Use of robots for efficient weeding

A project supported by the Federal Office for Agriculture (FOAG) in partnership with the University of Applied Sciences for Agriculture, Forestry and Food (HAFL).

When we defined the planning for the year 2020 with numerous agronomic tests, we expected our AVO robot to encounter certain obstacles but also some great victories. The HAFL project was one of them because in the process of the overall operation of the robot, we were able to validate certain functionalities and obtain an extremely encouraging study result.

Deciphering an important step in the development of our technology

Last spring, we were fortunate enough to conduct a pilot project with our
HAFL partner. In the predefined objectives for this test we find

  • Comparison of AVO technology to conventional weed control
  • Evaluation of the effectiveness of the plant recognition system
  • Examine the accuracy of the spraying device


  • Location: Aarberg (BE)
  • Date: June 2020
  • Variety of beet: Smart Belamia

For these trials, 3 treatment modalities were considered:

  • M1 – Full herbicide treatment (traditional application)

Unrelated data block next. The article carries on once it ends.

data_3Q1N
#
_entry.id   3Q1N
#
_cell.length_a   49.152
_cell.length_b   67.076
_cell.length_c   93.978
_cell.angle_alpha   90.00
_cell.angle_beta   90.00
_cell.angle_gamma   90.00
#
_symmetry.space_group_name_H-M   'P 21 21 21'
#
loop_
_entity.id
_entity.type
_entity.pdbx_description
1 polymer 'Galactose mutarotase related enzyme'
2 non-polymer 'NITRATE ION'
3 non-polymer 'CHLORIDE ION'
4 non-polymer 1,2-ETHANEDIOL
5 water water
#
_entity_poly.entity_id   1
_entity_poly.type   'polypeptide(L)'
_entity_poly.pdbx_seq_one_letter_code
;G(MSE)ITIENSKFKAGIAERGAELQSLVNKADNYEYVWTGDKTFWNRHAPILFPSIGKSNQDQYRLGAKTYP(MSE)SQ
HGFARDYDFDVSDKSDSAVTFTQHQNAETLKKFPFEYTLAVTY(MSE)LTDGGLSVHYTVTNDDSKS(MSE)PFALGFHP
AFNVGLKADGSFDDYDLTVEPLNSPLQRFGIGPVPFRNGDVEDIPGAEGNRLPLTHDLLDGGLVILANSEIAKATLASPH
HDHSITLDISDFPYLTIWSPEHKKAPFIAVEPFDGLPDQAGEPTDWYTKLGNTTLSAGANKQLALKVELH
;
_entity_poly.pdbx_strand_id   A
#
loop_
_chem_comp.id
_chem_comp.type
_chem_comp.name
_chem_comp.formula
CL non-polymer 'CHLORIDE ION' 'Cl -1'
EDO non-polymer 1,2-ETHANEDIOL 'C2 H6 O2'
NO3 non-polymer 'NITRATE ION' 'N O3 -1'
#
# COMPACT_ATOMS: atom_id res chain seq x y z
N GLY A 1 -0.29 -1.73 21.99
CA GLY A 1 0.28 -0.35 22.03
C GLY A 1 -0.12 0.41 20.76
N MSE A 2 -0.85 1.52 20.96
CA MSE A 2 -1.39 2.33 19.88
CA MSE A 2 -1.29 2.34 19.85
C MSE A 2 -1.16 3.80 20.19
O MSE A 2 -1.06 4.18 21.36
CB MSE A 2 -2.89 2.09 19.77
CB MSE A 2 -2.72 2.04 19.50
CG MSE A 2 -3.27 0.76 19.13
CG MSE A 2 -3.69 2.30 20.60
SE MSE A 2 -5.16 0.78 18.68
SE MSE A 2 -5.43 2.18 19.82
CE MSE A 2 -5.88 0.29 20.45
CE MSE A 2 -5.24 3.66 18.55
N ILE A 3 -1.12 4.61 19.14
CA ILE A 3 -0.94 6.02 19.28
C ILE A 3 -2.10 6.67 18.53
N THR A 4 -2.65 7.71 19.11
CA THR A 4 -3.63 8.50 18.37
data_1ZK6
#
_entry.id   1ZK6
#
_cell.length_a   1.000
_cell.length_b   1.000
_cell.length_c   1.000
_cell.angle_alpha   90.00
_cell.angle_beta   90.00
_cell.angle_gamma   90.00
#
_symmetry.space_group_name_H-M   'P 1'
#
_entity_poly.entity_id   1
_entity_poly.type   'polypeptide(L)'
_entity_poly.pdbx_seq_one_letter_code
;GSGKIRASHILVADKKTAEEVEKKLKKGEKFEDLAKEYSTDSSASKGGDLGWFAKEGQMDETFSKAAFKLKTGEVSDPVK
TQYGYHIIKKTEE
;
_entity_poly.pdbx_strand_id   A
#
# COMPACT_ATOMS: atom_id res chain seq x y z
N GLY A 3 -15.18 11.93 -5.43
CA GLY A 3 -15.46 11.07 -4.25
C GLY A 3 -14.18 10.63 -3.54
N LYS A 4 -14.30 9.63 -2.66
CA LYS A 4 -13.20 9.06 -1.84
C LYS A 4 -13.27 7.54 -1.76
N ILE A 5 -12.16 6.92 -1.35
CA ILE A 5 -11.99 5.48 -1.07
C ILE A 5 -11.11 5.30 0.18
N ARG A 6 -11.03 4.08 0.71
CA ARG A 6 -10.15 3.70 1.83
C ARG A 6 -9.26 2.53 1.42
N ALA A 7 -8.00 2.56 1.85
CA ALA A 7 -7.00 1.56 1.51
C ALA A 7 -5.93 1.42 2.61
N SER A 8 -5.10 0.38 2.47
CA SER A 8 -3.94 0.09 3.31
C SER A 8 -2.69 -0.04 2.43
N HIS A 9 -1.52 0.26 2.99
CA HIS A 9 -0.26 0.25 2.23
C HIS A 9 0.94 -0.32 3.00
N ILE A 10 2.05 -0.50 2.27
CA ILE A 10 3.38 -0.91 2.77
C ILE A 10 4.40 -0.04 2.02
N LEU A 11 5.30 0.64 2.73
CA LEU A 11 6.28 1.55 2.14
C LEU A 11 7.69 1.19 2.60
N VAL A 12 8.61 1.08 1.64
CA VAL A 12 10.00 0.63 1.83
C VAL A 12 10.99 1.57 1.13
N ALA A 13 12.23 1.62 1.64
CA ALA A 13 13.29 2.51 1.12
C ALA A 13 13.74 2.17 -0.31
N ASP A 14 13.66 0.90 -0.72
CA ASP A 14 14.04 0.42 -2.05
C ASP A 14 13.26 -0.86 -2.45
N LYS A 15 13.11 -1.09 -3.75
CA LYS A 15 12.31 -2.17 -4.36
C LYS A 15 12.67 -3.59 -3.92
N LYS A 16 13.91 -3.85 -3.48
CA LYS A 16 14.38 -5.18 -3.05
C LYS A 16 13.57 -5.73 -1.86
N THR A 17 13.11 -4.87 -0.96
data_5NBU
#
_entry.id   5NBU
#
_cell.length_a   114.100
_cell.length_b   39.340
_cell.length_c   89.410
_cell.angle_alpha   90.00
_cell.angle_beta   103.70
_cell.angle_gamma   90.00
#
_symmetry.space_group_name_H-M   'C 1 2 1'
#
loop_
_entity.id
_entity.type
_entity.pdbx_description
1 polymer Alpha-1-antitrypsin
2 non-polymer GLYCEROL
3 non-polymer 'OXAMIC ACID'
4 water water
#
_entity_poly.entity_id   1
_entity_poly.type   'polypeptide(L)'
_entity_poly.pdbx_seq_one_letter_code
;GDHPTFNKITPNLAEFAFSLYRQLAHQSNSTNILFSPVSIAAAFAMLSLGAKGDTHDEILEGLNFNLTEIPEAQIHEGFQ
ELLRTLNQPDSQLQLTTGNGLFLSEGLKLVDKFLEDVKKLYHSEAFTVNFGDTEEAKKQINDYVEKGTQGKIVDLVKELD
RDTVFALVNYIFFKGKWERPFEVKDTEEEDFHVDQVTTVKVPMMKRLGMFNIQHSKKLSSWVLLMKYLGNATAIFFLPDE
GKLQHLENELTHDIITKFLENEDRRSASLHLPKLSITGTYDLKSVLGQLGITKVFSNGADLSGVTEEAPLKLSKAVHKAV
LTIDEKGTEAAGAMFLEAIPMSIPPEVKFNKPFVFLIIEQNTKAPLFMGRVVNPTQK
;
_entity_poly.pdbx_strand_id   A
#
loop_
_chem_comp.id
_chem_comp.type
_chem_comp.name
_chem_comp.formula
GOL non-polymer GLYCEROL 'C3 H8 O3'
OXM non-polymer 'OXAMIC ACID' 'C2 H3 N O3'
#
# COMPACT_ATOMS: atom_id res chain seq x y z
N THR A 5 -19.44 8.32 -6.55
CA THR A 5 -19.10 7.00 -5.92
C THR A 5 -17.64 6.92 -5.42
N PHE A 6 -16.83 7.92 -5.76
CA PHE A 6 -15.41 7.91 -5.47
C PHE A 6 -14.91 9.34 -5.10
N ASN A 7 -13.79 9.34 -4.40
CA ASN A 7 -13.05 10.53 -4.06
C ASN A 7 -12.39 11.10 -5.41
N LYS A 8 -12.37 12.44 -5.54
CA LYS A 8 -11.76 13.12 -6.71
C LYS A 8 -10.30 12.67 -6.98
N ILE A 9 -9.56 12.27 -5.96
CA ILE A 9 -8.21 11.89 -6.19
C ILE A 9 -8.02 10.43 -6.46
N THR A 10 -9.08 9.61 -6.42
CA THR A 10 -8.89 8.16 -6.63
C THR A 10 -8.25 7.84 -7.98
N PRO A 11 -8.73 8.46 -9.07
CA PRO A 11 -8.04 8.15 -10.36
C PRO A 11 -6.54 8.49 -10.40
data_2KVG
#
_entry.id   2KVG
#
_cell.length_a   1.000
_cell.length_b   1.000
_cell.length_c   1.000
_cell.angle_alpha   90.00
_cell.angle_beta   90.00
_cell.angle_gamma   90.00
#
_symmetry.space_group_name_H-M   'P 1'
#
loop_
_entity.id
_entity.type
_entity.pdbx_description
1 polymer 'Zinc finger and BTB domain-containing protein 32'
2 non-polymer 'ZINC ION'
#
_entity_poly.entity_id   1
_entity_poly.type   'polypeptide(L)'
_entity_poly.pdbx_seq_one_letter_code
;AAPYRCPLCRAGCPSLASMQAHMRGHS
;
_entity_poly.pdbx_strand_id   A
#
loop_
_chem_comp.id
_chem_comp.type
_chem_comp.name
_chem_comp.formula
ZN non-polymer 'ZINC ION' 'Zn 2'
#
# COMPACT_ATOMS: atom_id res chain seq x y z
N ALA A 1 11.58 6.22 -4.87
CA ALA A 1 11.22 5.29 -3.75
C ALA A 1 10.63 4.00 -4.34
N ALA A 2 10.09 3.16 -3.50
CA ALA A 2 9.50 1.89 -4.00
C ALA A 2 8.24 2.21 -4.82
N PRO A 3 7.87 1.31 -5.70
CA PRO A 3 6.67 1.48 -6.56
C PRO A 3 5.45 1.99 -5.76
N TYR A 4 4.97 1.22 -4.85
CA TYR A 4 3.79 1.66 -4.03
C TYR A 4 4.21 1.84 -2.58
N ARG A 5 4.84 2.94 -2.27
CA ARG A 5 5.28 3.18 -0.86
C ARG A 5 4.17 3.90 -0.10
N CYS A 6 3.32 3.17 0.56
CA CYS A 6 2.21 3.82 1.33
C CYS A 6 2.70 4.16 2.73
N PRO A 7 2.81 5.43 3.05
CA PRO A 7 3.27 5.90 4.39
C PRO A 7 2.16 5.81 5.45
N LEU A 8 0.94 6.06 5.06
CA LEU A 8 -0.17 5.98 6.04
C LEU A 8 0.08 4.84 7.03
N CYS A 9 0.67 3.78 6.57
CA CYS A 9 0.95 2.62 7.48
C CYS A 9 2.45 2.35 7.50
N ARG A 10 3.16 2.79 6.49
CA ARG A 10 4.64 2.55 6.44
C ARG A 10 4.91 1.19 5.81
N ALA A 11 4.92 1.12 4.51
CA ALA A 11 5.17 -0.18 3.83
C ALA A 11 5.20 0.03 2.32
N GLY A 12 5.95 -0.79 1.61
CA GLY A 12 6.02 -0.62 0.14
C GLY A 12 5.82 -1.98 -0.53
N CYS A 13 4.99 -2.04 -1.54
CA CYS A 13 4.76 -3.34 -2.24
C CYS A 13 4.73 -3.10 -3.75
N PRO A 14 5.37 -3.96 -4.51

• M2 – Herbicide band treatment coupled with AVO passages
  • M3 – Herbicide treatment carried out only with AVO

In order to evaluate the effectiveness of the different approaches, surveys of the weedy flora
have been regularly realized by our partner.

Study results

The results presented in the table above demonstrate a good
overall performance in terms of stability and detection rate of the detection device.
spraying. The values obtained allow a validation of the
algorithmics and mechatronics in field conditions!
For all the tests carried out, the modalities corresponding to a use
complementary (M2) or total of our technology (M3) have demonstrated results
comparable to a traditional application (M1). These results put
also evidenced substantial savings in herbicides.


Work continues for our engineers to optimize the robot’s feed speed.
as well as the efficiency of spraying. One of the major challenges is to obtain an
regularity of the robot’s performance in all types of terrain and independently
weather conditions.

To date, algorithmic and mechatronic validations allow us to use
our technology behind a tractor travelling at 8km/h.